Biographies/Arthur Greenspoon

Tags: Teenager US Marine Corps XV Brigade Anti-Fascist XV Brigade Auto Park Albacete Jewish WWII Veteran Young Communist League New Jersey Driver

Researcher: Grace Rhee, Stuyvesant '25

Arthur Greenspoon was born on January 26, 1920, in Bayonne, Hudson, New Jersey to Frank and Marion Greenspoon. Both of his parents were of Jewish origin; his father was born in Russia, and his mother’s parents were from Austria and Hungary. Despite his heritage, records show that Greenspoon was an active member of a Protestant Christian church, Bergen Point Community Church, from a young age, indicating his family’s religious practices.

On April 6, 1933, at age 13, Greenspoon traveled to Hamburg, Germany. The visit coincided with Adolf Hitler being appointed chancellor just five months earlier. Greenspoon’s experience in Germany during the Nazi rise to power may have influenced his later decision to fight in the Spanish Civil War. By 1935, at age 15, he joined the Youth Communist League, suggesting an early engagement in political activities that likely motivated his later actions.

Greenspoon completed only a high school education and lived at 350 East 13th Street in New York City, near the old Stuyvesant High School building. At age 17, he enlisted in the 15th International Brigade and arrived in Spain aboard the Washington on February 24, 1937. He was assigned to the 1st Regiment de Tren, a transportation unit, where he was described in his first progress report as an “anti-fascist,” reflecting his political beliefs.

On November 28, 1937, Greenspoon received a letter from his father demanding that he return home before Christmas because his mother was very ill. In the letter, his father asks when his family can expect him and what is delaying him, indicating a level of uncertainty with his family not being fully aware of Greenspoon’s plans. It is unclear but assumed that Greenspoon did not go to America to visit his family, despite the records stating that this request by his family was approved. One of his progress reports states “Parents making a fuss in America”, which indicates that his parents continued to urge him to return home. Despite his resistance to his parents’ efforts, he was noted as “irresponsible”, a “mediocre comrade”, and having “poor political development” in his reports. He was deserted in Paris, and although it is unclear if he was deserted or if he chose to be deserted, the records state that he was “persuaded” to go back, which he complied with and thus was sent to a different post, the XV Brigade Auto Park Albacete.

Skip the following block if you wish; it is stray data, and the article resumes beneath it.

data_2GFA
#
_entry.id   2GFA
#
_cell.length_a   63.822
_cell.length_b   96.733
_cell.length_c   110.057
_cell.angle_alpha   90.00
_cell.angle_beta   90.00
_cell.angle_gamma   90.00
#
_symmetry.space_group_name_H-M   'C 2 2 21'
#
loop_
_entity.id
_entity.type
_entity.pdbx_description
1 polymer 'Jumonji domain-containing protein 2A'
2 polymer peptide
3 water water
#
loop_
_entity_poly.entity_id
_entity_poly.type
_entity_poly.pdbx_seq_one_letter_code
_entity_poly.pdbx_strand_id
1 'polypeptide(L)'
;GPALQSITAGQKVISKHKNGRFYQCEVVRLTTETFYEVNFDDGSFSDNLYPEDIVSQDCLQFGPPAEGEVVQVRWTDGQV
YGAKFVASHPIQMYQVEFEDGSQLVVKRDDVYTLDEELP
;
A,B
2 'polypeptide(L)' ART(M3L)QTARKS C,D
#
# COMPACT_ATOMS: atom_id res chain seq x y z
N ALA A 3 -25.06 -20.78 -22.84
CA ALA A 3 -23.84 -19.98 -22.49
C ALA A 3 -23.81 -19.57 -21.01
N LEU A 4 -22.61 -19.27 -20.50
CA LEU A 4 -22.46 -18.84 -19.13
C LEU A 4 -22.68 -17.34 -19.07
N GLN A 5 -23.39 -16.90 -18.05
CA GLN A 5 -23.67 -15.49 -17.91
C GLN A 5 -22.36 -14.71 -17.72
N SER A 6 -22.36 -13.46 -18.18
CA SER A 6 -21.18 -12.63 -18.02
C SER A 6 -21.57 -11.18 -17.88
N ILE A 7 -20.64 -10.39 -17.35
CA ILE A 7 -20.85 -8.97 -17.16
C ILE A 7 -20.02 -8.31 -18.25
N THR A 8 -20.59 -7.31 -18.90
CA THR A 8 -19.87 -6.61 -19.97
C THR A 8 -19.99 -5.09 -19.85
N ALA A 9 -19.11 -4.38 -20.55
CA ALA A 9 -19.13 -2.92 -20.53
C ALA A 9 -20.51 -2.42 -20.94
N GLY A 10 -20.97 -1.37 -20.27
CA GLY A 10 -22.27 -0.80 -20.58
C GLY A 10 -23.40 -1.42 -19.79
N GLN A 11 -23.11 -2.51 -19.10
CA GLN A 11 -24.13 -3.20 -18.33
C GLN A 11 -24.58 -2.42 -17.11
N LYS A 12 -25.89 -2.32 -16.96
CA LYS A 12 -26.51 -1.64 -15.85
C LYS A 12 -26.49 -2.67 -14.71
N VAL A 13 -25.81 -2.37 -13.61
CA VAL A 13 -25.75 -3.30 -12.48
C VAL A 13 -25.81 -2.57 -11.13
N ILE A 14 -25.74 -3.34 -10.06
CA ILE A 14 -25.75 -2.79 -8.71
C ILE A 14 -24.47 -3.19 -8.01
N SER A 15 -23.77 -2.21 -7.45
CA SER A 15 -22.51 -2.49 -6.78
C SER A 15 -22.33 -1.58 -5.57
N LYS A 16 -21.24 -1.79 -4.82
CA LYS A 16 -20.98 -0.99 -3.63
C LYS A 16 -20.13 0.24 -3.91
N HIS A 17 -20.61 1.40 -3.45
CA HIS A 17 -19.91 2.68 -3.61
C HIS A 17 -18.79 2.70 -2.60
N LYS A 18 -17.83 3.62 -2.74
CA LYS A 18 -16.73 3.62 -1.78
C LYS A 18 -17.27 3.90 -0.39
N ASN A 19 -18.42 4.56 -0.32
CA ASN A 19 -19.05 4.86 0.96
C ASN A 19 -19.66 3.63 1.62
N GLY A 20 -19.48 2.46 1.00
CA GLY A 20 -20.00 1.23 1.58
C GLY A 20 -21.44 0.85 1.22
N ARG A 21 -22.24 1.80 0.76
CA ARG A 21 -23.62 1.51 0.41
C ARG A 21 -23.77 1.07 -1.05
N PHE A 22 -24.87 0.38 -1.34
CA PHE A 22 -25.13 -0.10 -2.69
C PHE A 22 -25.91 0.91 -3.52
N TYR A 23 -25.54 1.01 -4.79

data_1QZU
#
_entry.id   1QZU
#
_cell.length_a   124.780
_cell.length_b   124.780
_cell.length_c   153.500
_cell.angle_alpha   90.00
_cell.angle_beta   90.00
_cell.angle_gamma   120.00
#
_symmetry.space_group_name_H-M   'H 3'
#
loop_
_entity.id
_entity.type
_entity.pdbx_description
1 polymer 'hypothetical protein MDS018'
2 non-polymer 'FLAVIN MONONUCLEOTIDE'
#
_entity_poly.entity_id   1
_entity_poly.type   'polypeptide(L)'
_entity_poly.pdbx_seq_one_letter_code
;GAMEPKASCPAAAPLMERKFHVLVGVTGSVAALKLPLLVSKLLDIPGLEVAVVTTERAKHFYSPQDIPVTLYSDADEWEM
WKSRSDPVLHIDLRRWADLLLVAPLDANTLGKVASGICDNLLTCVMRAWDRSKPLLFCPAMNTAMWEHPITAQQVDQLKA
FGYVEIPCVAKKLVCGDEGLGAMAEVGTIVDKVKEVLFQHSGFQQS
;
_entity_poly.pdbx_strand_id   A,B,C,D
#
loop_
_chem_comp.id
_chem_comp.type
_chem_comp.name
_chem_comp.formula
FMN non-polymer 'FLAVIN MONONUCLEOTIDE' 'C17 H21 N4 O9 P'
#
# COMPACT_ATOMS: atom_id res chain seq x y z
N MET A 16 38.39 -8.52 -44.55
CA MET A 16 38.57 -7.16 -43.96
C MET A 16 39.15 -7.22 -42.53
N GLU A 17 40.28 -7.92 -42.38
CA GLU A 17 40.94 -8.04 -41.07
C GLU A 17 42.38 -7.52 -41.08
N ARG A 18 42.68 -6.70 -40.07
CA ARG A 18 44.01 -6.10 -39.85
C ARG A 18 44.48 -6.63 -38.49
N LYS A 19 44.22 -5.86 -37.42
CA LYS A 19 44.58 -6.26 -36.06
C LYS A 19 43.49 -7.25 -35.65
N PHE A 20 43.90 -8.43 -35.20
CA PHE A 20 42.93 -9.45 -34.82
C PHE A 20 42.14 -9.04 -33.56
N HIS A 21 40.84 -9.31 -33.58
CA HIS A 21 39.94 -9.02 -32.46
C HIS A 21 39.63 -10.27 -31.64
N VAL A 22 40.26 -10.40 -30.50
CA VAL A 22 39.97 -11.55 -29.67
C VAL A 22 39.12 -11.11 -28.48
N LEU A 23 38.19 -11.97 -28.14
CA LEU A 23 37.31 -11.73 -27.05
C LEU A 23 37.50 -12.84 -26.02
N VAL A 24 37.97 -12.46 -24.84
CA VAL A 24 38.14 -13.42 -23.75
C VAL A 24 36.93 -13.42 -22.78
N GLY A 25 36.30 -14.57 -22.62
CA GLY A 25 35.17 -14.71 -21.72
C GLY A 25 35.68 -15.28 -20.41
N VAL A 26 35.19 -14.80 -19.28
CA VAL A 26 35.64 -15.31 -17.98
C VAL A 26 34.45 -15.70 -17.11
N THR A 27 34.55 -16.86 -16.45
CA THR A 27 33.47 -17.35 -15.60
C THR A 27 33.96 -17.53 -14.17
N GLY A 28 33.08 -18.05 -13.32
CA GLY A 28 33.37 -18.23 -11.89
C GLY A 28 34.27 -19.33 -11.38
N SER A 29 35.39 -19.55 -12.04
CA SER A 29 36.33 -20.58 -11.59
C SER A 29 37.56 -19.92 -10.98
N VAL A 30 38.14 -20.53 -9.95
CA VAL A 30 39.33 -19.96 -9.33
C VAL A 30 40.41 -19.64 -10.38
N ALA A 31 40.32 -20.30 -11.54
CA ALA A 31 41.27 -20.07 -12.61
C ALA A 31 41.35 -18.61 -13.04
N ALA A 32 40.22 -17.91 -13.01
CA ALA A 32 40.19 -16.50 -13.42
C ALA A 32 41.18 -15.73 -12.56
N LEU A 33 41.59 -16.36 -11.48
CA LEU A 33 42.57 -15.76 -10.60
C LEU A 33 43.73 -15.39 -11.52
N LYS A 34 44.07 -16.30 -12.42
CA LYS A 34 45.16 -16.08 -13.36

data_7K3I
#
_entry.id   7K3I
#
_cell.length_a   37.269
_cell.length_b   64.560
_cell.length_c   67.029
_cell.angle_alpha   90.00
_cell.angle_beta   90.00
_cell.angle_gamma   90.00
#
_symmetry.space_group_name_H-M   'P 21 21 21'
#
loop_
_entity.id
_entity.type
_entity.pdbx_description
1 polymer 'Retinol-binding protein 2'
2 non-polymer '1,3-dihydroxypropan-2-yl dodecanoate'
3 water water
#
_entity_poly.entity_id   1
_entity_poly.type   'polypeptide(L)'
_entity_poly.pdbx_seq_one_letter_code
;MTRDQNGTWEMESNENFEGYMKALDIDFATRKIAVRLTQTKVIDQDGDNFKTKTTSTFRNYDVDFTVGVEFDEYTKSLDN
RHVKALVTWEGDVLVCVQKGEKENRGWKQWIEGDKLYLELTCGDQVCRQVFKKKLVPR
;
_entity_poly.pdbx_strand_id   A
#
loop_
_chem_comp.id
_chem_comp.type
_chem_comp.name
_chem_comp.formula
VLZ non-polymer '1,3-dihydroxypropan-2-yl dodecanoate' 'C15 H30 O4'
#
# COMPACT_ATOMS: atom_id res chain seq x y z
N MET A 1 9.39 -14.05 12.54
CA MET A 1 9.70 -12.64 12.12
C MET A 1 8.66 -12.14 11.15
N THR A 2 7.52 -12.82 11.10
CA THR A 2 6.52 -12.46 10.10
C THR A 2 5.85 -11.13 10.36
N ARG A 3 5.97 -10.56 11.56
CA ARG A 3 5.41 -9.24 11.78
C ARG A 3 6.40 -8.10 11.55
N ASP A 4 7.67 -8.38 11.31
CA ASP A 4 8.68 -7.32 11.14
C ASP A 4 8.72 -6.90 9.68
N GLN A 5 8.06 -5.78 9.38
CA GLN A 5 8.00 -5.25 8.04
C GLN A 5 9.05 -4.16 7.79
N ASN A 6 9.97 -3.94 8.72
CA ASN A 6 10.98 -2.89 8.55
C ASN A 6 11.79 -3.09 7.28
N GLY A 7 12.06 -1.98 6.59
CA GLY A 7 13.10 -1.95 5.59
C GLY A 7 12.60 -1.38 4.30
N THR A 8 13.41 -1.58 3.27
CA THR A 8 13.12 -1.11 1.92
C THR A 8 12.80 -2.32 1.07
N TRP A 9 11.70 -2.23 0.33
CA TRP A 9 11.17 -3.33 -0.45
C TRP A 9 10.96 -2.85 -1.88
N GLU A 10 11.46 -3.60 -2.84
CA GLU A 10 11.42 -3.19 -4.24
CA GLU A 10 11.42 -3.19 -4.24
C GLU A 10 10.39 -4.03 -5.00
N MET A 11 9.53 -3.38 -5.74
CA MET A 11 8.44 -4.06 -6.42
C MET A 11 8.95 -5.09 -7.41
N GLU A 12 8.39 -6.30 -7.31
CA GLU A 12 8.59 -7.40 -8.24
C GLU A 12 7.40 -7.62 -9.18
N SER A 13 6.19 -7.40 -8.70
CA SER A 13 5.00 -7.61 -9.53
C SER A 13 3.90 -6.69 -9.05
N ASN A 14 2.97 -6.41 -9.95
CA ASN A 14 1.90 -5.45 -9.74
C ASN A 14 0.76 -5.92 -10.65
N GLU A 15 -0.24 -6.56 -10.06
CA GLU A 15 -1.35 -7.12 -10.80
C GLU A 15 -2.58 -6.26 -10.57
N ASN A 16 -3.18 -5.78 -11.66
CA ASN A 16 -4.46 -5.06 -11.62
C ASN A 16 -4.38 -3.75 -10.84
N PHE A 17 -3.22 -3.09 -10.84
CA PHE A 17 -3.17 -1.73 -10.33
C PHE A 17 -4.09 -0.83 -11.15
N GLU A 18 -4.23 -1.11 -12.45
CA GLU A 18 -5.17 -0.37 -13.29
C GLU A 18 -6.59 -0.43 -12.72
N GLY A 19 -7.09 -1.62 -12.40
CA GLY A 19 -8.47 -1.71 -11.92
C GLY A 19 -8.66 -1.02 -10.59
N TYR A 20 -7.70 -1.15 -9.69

The Auto Park was more accommodating to his age and inexperience, consisting of dispatchers, drivers, mechanics, and the rolling stock assigned to the brigade headquarters. In a progress report, it was written that he had been improving since (in comparison to before his abandonment in Paris) and he took up the role of a driver. In his progress report, it was noted that although he was very “youthful in his outlook,” he “hardly knows what the struggle is all about”, which can point to a potential explanation for his abandonment in Paris. It also was written that he needs plenty of political development and education, which is a point emphasized throughout his progress reports. It is clear that although he had the youthful spirit and drive to fight the fascists, Greenspoon lacked the experience and political education in comparison to his peers.

The brigades were formally withdrawn from Spain, and it is documented that Greenspoon arrived in New York on April 10, 1938. After the war, he pursued the occupation of an electrical contractor, and he married his first wife in 1940. A few years later, Greenspoon also fought in WW2 in the US Marine Corps. He returned to New York on June 14, 1942, at age 22, and married his second wife (it is not clear what happened to his first wife). Greenspoon would go on to have two children, and live as an electrician. He passed away on January 4, 1983, and was buried in Fort Sam Houston National Cemetery, San Antonio, Texas.


“Greenspoon, Arthur.” The Arthur Lincoln Brigades Archives,

1950 United States Federal Census, “Arthur Greenspoon.” My Heritage, 1950.

New York City Marriages, 1866-1949, “Arthur Greenspoon & Clare Schechter.” My Heritage, 1949.

Arthur Greenspoon Progress Reports, Ф.545.6д.902 - Case 902. Personal Files of American Volunteers (Gra-Gre).

Letters from Father, Ф.545.6д.902 - Case 902. Personal Files of American Volunteers (Gra-Gre).

Arthur Greenspoon Picture, “Grand Prize.”, April 21, 1963.

Annual Strawberry Festival at Bergen Point M. E. Church,, June 12, 1928.